A federal magistrate judge issued a noteworthy decision yesterday in Mwani v. Al Qaeda—a case filed several years ago by victims of the 1998 truck bombing of the U.S. Embassy in Nairobi, Kenya. Six Kenyan nationals alleged jurisdiction under the Alien Tort Statute (ATS) and asserted claims for wrongful death, assault, and battery. The court found Al Qaeda liable on two of the claims and awarded compensatory and punitive damages.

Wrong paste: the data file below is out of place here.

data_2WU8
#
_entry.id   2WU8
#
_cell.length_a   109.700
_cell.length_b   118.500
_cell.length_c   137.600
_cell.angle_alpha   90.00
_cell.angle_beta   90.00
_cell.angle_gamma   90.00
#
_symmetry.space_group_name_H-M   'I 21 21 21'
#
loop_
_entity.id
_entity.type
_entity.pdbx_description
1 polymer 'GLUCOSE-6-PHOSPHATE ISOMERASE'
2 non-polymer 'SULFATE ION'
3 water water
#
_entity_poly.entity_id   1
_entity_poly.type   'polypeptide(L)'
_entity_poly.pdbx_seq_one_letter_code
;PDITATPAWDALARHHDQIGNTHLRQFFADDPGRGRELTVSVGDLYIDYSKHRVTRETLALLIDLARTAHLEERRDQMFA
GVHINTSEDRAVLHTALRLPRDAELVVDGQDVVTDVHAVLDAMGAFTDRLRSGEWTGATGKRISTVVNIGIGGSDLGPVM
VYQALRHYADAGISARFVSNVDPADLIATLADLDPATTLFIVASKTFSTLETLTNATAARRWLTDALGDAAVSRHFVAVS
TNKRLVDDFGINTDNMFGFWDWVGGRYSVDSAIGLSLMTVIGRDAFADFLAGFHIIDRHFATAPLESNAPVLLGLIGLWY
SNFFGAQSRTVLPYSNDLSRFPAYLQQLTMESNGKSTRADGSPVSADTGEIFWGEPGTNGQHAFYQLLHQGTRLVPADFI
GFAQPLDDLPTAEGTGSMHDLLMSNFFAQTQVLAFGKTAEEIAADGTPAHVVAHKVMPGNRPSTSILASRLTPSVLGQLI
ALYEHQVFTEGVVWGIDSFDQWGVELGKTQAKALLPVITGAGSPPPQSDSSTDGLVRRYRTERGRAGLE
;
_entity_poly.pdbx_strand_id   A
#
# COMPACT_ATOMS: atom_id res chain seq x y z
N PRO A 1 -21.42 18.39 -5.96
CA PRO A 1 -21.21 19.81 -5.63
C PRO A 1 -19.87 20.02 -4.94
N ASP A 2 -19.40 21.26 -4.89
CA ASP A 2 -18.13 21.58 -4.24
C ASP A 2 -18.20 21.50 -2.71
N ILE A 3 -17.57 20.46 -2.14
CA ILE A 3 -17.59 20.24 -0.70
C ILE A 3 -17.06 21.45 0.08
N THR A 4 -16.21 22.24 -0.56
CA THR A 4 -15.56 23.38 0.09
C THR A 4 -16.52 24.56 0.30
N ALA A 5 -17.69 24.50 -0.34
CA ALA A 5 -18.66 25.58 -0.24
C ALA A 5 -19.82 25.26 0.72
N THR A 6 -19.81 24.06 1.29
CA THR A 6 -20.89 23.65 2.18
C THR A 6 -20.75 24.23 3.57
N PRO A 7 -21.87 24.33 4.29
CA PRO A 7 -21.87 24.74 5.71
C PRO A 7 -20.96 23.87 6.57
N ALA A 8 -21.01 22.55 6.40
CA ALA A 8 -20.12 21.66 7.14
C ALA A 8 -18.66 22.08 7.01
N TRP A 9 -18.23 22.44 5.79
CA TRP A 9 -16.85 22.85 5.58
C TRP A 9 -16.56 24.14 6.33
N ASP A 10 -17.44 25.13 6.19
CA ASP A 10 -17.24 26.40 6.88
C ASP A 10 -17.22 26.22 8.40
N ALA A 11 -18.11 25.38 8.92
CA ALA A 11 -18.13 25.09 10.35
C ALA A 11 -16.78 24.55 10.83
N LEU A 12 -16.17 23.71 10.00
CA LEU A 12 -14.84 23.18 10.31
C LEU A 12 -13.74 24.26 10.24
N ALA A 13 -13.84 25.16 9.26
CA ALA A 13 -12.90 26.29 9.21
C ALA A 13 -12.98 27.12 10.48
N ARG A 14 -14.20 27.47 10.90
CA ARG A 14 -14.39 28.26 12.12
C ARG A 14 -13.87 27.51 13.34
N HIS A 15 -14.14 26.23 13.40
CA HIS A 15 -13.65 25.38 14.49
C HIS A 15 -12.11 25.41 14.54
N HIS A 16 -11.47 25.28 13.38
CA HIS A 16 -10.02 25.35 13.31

Two aspects of the decision seem significant. First, the court reaffirmed a prior holding that jurisdiction was appropriate even under the Supreme Court’s decision in Kiobel v. Royal Dutch Petroleum, which established that ATS jurisdiction is available only for claims that “touch and concern the territory of the United States” with “sufficient force” to displace the presumption against the extraterritorial application of U.S. law. The magistrate judge concluded that Mwani satisfied Kiobel because Al Qaeda carried out part of the planning within the United States and directed the attack against the U.S. Embassy and its employees. It’s fairly common for an ATS case not to survive Kiobel these days, but the conclusion here seems reasonable. Read more »